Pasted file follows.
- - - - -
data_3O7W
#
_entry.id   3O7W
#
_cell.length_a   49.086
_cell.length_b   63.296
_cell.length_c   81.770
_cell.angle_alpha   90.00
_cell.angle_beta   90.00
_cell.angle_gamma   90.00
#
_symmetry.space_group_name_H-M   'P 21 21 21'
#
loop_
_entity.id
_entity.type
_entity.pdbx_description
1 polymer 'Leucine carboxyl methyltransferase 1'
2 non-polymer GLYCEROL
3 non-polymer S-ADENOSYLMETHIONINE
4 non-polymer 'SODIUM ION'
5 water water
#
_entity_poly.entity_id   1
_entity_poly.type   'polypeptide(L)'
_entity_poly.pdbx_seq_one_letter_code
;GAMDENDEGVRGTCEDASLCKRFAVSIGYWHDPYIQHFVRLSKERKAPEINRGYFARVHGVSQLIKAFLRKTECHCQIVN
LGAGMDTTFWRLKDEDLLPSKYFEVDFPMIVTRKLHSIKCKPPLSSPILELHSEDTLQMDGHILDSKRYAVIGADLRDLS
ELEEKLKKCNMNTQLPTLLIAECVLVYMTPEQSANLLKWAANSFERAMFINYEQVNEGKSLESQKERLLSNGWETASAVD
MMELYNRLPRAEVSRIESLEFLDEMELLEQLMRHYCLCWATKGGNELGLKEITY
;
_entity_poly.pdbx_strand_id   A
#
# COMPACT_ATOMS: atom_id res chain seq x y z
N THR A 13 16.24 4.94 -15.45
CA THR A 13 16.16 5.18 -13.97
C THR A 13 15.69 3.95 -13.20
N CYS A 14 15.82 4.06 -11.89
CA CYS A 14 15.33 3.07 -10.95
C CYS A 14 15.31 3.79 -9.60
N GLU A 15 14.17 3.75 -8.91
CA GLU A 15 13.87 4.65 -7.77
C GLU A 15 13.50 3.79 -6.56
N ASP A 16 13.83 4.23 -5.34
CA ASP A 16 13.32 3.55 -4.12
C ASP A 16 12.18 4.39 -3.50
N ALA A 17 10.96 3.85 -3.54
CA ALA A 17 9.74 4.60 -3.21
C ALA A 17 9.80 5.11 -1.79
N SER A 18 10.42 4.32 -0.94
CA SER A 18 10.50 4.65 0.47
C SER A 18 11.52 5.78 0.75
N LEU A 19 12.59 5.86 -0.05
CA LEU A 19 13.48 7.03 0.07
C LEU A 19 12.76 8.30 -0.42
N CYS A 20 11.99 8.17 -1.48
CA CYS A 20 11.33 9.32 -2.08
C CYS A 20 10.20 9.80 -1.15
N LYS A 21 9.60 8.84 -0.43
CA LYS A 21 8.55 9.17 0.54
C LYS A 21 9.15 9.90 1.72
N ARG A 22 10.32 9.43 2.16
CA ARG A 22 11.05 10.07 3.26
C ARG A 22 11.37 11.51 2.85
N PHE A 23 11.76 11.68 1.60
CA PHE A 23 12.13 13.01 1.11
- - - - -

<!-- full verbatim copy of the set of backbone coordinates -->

data_3O7W
#
_entry.id   3O7W
#
_cell.length_a   49.086
_cell.length_b   63.296
_cell.length_c   81.770
_cell.angle_alpha   90.00
_cell.angle_beta   90.00
_cell.angle_gamma   90.00
#
_symmetry.space_group_name_H-M   'P 21 21 21'
#
loop_
_entity.id
_entity.type
_entity.pdbx_description
1 polymer 'Leucine carboxyl methyltransferase 1'
2 non-polymer GLYCEROL
3 non-polymer S-ADENOSYLMETHIONINE
4 non-polymer 'SODIUM ION'
5 water water
#
_entity_poly.entity_id   1
_entity_poly.type   'polypeptide(L)'
_entity_poly.pdbx_seq_one_letter_code
;GAMDENDEGVRGTCEDASLCKRFAVSIGYWHDPYIQHFVRLSKERKAPEINRGYFARVHGVSQLIKAFLRKTECHCQIVN
LGAGMDTTFWRLKDEDLLPSKYFEVDFPMIVTRKLHSIKCKPPLSSPILELHSEDTLQMDGHILDSKRYAVIGADLRDLS
ELEEKLKKCNMNTQLPTLLIAECVLVYMTPEQSANLLKWAANSFERAMFINYEQVNEGKSLESQKERLLSNGWETASAVD
MMELYNRLPRAEVSRIESLEFLDEMELLEQLMRHYCLCWATKGGNELGLKEITY
;
_entity_poly.pdbx_strand_id   A
#
# COMPACT_ATOMS: atom_id res chain seq x y z
N THR A 13 16.24 4.94 -15.45
CA THR A 13 16.16 5.18 -13.97
C THR A 13 15.69 3.95 -13.20
N CYS A 14 15.82 4.06 -11.89
CA CYS A 14 15.33 3.07 -10.95
C CYS A 14 15.31 3.79 -9.60
N GLU A 15 14.17 3.75 -8.91
CA GLU A 15 13.87 4.65 -7.77
C GLU A 15 13.50 3.79 -6.56
N ASP A 16 13.83 4.23 -5.34
CA ASP A 16 13.32 3.55 -4.12
C ASP A 16 12.18 4.39 -3.50
N ALA A 17 10.96 3.85 -3.54
CA ALA A 17 9.74 4.60 -3.21
C ALA A 17 9.80 5.11 -1.79
N SER A 18 10.42 4.32 -0.94
CA SER A 18 10.50 4.65 0.47
C SER A 18 11.52 5.78 0.75
N LEU A 19 12.59 5.86 -0.05
CA LEU A 19 13.48 7.03 0.07
C LEU A 19 12.76 8.30 -0.42
N CYS A 20 11.99 8.17 -1.48
CA CYS A 20 11.33 9.32 -2.08
C CYS A 20 10.20 9.80 -1.15
N LYS A 21 9.60 8.84 -0.43
CA LYS A 21 8.55 9.17 0.54
C LYS A 21 9.15 9.90 1.72
N ARG A 22 10.32 9.43 2.16
CA ARG A 22 11.05 10.07 3.26
C ARG A 22 11.37 11.51 2.85
N PHE A 23 11.76 11.68 1.60
CA PHE A 23 12.13 13.01 1.11